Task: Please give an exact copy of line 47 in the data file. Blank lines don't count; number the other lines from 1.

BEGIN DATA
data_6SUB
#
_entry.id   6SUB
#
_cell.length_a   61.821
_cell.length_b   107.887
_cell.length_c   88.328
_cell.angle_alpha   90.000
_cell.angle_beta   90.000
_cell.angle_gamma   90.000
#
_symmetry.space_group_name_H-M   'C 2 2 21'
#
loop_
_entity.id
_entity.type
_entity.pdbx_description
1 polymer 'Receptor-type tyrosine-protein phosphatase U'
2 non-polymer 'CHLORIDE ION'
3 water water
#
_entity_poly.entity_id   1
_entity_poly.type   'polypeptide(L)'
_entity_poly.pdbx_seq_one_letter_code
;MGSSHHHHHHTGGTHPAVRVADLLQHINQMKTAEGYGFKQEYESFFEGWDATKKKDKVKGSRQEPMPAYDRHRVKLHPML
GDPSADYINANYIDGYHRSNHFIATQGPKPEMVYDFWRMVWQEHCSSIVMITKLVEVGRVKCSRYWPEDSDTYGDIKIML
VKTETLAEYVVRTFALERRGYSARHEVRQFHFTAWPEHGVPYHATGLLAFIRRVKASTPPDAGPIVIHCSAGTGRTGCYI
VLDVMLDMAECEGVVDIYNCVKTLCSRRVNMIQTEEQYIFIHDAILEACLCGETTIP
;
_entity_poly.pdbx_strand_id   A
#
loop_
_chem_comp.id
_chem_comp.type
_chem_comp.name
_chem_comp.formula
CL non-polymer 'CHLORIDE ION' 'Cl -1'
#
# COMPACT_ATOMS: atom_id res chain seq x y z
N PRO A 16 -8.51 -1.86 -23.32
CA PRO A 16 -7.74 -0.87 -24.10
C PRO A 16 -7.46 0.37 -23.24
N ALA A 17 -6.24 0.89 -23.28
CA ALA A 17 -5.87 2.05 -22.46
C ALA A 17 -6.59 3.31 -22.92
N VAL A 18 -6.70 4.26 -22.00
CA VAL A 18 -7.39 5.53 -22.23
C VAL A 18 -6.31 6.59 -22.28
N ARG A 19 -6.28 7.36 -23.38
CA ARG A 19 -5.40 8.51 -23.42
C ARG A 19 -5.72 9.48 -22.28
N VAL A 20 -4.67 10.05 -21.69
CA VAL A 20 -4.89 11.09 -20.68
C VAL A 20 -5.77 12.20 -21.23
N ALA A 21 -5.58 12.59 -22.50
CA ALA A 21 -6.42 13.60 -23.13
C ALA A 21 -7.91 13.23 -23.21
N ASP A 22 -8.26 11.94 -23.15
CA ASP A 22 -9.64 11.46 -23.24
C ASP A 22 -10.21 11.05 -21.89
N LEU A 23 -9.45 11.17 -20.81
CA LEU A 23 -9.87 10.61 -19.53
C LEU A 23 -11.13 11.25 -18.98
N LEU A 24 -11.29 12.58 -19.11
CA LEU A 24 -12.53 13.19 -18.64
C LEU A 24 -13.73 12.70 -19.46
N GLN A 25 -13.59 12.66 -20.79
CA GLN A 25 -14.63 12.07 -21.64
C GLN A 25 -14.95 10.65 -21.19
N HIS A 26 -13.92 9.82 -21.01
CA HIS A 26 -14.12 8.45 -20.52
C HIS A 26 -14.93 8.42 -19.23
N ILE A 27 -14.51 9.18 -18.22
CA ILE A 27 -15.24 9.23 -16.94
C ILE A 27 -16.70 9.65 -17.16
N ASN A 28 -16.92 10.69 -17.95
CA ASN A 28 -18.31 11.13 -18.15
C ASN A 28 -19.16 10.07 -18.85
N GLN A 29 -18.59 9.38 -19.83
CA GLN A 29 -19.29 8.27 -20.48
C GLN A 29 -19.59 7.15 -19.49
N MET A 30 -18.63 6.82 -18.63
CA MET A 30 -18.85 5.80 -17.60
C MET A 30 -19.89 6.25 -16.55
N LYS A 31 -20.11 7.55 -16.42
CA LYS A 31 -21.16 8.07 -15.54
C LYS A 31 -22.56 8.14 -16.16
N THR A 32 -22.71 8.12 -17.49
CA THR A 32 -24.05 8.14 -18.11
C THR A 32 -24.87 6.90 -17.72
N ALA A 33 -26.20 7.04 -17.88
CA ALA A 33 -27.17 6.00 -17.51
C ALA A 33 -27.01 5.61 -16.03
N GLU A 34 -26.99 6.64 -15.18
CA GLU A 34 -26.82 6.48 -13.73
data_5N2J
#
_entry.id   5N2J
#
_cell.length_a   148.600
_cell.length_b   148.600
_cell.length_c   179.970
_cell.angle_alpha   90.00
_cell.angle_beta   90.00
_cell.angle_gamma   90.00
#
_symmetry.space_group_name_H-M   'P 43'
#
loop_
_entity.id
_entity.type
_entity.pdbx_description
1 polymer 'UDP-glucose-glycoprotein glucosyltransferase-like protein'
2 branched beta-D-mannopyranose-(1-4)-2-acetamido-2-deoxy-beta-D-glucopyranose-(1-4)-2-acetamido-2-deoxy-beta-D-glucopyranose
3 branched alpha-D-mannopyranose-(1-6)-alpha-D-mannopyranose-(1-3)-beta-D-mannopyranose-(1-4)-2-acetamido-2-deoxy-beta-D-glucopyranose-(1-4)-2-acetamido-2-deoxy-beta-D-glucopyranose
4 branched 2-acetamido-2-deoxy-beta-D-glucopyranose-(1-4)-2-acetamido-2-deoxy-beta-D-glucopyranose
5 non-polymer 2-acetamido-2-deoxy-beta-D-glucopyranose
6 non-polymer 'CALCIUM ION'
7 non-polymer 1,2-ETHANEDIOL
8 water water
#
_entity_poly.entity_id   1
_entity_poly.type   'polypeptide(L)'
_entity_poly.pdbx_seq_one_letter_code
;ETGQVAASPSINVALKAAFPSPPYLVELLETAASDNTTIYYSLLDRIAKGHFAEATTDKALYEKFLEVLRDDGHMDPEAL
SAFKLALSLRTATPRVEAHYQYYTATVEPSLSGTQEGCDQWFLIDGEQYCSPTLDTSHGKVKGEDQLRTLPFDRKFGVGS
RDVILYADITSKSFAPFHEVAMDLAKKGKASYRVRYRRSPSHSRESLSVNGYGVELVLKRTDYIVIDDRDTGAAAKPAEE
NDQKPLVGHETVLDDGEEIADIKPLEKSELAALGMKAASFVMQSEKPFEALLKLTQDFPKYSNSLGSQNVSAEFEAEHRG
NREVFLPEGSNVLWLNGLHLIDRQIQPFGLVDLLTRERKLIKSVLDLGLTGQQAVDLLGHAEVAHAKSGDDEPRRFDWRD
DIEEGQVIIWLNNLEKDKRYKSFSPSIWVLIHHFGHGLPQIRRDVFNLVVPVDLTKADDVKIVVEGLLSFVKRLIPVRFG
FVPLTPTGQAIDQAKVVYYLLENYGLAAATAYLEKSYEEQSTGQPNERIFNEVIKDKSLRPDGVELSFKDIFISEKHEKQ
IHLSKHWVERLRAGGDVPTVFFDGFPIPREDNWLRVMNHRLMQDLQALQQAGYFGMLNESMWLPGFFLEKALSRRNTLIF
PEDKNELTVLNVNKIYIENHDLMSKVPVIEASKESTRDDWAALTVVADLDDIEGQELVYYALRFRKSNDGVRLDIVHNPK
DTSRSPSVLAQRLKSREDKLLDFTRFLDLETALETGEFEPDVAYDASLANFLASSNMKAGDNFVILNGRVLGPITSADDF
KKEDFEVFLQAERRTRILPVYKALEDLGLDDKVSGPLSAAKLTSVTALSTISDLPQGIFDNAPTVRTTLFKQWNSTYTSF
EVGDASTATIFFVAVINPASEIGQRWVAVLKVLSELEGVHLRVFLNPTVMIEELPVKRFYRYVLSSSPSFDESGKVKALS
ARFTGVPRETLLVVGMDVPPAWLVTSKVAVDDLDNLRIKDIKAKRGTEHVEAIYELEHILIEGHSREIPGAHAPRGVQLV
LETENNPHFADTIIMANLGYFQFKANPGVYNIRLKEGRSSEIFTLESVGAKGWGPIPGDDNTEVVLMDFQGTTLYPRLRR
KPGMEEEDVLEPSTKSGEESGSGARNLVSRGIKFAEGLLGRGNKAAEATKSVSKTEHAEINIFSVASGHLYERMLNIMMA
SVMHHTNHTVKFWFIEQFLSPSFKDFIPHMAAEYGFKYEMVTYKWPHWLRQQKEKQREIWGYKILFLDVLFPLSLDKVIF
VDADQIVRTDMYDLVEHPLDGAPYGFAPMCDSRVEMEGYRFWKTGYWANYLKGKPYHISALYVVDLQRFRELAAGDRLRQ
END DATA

CA VAL A 18 -7.39 5.53 -22.23